Sunday, 12 October 2014

Where the Yes campaign went wrong

As the dust continues to settle in the aftermath of the independence referendum, the inevitable post mortems into both campaigns are well under way. I definitely don't want to sell the Yes campaign's achievements short, and while I appreciate that there's no such thing as a consolation prize for coming second in a two horse race, convincing 45% of the electorate to vote for independence, in the face of the most relentless bombardment of threats, scare stories, false promises and emotional manipulation I've ever witnessed, and with 99% of the mainstream media arraigned against it, is no small feat. To put that into perspective, if the referendum was held again tomorrow, only 1 in 20 of those who voted No would be required to change their vote in order to secure a Yes victory. As Alex Salmond put it the day after the vote, it's more productive to concentrate not on how far we fell short, but on how far we've travelled. When the referendum was originally announced, support for Yes stood at between 25 and 30%. On the day of the vote, we were only 5% short of victory. In other words, in the space of just over two years, we covered between three and four times the ground now required to close the gap in a hypothetical future referendum. That's amazing.

That said, I think it's safe to say that there were areas in which the Yes campaign's approach couldn't help but contribute to the defeat, and I'd like to focus on that in this rather long-winded piece. I'm not going to talk about the obvious stuff that was beyond our control -- e.g. the aforementioned media bias and the UK government's blatant abuses of its position, for instance using the Scotland Office to brief against independence in the international arena. I'm also not going to go into specific policy issues such as currency, which I feel weren't particularly well handled, due in no small part to the fact that we were essentially locked into the SNP's White Paper script on these issues whether or not we agreed with it. Instead, I want to focus on a handful of broad areas in which I feel the Yes campaign made mistakes that could have been avoided.

The echo chamber effect

Yes undoubtedly dominated social media, but I think some of us mistook online dominance for universal dominance. Wings Over Scotland, Newsnet Scotland, Wee Ginger Dug, Bella Caledonia... they were brilliant for deconstructing the propaganda issued by the No campaign and/or the press, they gave Yessers ample opportunity to talk to one another, and I'm of no doubt that they reached and "converted" a great many people who would otherwise have voted No. But they failed to reach a great swathe of people who never go on the internet, or at least never venture further afield than a handful of mainstream (and therefore most likely No-friendly, if they took any stance in the debate) pages. Days before the vote, there were people on Facebook and Twitter claiming that it was clear Yes was going to win 70:30 on account of the much bigger online Yes presence. Many of these are, I suspect, the same people who are now indulging in far-fetched conspiracy theories about vote-rigging and widespread electoral fraud.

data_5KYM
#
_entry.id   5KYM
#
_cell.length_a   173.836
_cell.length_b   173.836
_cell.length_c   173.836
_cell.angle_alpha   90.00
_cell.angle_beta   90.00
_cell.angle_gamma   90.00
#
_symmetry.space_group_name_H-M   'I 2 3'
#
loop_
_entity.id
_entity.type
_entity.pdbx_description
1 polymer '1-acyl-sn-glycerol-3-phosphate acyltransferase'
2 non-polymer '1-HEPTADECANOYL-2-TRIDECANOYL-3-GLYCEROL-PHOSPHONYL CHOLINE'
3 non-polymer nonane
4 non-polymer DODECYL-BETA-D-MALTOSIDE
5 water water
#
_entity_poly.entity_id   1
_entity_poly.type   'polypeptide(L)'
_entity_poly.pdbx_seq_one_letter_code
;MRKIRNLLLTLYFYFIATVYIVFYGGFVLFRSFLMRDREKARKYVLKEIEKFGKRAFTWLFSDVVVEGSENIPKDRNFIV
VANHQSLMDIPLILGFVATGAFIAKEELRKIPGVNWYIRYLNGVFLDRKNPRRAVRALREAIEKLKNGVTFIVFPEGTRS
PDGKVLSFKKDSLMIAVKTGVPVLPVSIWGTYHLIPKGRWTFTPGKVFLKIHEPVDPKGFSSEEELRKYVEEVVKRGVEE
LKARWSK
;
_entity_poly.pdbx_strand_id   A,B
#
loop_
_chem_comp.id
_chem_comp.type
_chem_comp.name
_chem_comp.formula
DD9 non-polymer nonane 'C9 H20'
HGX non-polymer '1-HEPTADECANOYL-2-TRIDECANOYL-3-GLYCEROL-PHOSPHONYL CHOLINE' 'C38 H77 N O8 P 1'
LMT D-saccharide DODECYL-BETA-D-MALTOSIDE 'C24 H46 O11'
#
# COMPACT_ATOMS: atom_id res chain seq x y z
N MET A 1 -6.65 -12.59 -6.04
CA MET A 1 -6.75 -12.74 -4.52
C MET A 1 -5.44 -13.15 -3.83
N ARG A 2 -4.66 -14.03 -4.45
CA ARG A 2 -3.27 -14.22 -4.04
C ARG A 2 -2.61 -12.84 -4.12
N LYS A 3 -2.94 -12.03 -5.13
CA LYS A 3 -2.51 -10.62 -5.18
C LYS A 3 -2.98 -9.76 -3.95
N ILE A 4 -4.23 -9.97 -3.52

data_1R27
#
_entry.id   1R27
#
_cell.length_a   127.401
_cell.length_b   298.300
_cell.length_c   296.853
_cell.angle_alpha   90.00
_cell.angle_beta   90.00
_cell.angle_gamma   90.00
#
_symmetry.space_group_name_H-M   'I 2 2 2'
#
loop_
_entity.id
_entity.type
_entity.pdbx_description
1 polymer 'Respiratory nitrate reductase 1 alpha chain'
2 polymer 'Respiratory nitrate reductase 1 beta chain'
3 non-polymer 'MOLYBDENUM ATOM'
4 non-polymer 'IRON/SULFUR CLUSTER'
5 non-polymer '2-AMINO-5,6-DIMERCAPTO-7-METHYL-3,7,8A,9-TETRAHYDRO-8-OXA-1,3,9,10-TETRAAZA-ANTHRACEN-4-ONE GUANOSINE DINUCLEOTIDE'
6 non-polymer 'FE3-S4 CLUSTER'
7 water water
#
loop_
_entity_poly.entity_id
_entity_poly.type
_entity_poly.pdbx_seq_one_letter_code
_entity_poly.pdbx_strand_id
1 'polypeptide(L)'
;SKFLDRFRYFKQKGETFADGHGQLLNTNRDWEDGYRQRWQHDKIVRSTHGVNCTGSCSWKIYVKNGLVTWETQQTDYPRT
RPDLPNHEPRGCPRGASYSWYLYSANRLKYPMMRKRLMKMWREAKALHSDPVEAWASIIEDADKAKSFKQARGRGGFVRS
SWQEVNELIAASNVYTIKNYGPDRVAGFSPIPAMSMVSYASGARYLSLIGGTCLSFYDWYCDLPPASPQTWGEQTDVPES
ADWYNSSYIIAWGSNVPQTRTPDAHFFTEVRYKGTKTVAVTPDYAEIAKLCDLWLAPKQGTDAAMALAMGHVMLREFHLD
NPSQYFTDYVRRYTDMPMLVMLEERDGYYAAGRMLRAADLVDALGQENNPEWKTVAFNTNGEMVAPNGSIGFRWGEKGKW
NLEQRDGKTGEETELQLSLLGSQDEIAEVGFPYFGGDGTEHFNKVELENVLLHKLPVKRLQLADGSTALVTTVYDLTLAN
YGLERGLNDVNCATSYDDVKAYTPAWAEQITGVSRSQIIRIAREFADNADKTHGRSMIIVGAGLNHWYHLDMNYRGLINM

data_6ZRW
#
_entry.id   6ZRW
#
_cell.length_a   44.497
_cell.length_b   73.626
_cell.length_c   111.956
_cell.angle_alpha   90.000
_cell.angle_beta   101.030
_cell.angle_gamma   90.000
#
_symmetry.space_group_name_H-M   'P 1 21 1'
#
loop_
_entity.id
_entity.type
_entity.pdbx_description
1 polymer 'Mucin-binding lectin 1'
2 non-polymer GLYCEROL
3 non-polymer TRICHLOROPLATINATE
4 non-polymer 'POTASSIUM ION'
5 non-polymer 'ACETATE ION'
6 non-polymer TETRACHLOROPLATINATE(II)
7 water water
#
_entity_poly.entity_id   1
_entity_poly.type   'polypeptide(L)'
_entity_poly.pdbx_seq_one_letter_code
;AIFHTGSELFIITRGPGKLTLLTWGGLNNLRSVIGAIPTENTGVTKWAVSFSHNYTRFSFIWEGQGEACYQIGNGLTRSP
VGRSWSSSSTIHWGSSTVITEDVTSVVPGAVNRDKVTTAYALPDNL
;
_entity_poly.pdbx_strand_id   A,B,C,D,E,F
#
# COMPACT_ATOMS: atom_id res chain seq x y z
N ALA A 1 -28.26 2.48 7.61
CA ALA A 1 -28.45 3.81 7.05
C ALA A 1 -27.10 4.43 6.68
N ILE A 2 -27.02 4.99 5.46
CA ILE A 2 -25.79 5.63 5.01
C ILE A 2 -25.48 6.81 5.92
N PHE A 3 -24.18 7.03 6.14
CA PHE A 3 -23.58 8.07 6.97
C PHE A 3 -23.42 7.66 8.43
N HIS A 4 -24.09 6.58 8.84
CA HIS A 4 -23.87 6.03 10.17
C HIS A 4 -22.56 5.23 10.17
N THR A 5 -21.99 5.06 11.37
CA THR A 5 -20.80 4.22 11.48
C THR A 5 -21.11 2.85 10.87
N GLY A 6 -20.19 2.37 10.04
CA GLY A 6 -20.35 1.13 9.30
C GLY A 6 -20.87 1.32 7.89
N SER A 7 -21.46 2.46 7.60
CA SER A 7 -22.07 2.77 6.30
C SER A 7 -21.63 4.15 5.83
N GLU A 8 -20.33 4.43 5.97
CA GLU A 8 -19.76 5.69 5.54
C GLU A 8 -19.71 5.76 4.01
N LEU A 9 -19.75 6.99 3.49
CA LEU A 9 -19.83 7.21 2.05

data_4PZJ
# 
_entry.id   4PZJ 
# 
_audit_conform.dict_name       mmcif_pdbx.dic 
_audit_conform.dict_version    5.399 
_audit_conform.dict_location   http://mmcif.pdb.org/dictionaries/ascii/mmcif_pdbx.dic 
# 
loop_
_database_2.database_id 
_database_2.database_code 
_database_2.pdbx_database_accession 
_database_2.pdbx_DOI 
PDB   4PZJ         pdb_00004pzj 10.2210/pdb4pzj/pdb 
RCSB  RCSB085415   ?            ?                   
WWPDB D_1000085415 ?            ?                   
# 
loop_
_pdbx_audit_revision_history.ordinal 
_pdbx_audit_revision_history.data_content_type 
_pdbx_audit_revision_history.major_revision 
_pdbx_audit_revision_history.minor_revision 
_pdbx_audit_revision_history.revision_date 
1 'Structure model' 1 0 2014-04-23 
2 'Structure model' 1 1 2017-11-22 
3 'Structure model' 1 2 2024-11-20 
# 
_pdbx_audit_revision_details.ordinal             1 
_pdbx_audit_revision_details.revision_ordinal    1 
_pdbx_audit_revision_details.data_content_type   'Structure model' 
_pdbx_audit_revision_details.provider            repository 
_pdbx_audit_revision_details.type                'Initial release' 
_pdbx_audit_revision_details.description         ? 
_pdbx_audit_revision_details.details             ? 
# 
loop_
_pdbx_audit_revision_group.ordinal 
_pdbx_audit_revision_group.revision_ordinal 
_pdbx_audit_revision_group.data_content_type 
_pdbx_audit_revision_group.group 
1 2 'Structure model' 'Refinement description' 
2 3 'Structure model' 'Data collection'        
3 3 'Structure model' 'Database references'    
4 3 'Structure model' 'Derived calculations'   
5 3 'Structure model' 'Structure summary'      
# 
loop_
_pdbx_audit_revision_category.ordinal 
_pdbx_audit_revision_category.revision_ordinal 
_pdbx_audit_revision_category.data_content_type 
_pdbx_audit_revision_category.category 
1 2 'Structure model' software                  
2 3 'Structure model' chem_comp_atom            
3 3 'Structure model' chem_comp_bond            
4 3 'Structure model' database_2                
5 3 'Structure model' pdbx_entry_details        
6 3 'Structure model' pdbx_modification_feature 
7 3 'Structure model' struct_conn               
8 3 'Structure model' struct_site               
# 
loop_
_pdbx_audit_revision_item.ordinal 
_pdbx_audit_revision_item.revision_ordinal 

A few days before the vote, I said, based on my own subjective impressions, that "Scotland doesn't feel to me like a nation that's about to vote against its own self-determination." Replace "Scotland" with "Glasgow", and you'd be right. Glasgow voted Yes by majority, and my perception of the state of play was, not unsurprisingly, primarily based on the feeling on the ground in Glasgow. If you weren't there, it's very difficult to describe with words the feeling of being in Glasgow's city centre in the week leading up to the vote. I've never taken drugs, but I reckon likening it to a great acid trip is the best way to explain it. The whole atmosphere was one of light-headed euphoria, with spontaneous gatherings of hundreds of people singing in the streets, George Square occupied for days on end by people partying and waving flags... Even the arrival of a hundred Labour troughers to attempt to convince us to vote No took on a carnivalesque air thanks to a guy in a rickshaw who pursued them all the way from Central Station to the top of Buchanan Street playing the Imperial March from STAR WARS. It really felt like we were on the cusp of a glorious, irreverent, peaceful revolution.

So in a way my perception was accurate, but it failed to take into account the bigger picture, i.e. what was happening across Scotland as a whole. I doubt there were too many people in the Borders engaging in hundreds-strong impromptu renditions of Caledonia and Flower of Scotland, for example. The success in Glasgow was mirrored only in three other constituencies: North Lanarkshire, West Dunbartonshire and Dundee, and the fact that these are among the largest in terms of population was still not enough to swing the vote in Yes's favour.

The "scary radicals" factor

The Yes campaign was admirably inclusive, bringing together nationalists, internationalists, socialists, environmentalists, feminists, trade unionists, human rights activists, atheists, Christians, Muslims, Scottish-born Scots, Italian Scots, English Scots, Asian Scots... in other words, people from pretty much every walk of life. I've heard it mentioned that some members of the world's press who descended on Scotland in the week ahead of the vote came expecting to find something similar to Golden Dawn or some other sort of neo-fascist movement, and were bewildered to discover people of every creed, colour, gender and background united under the broad Yes banner.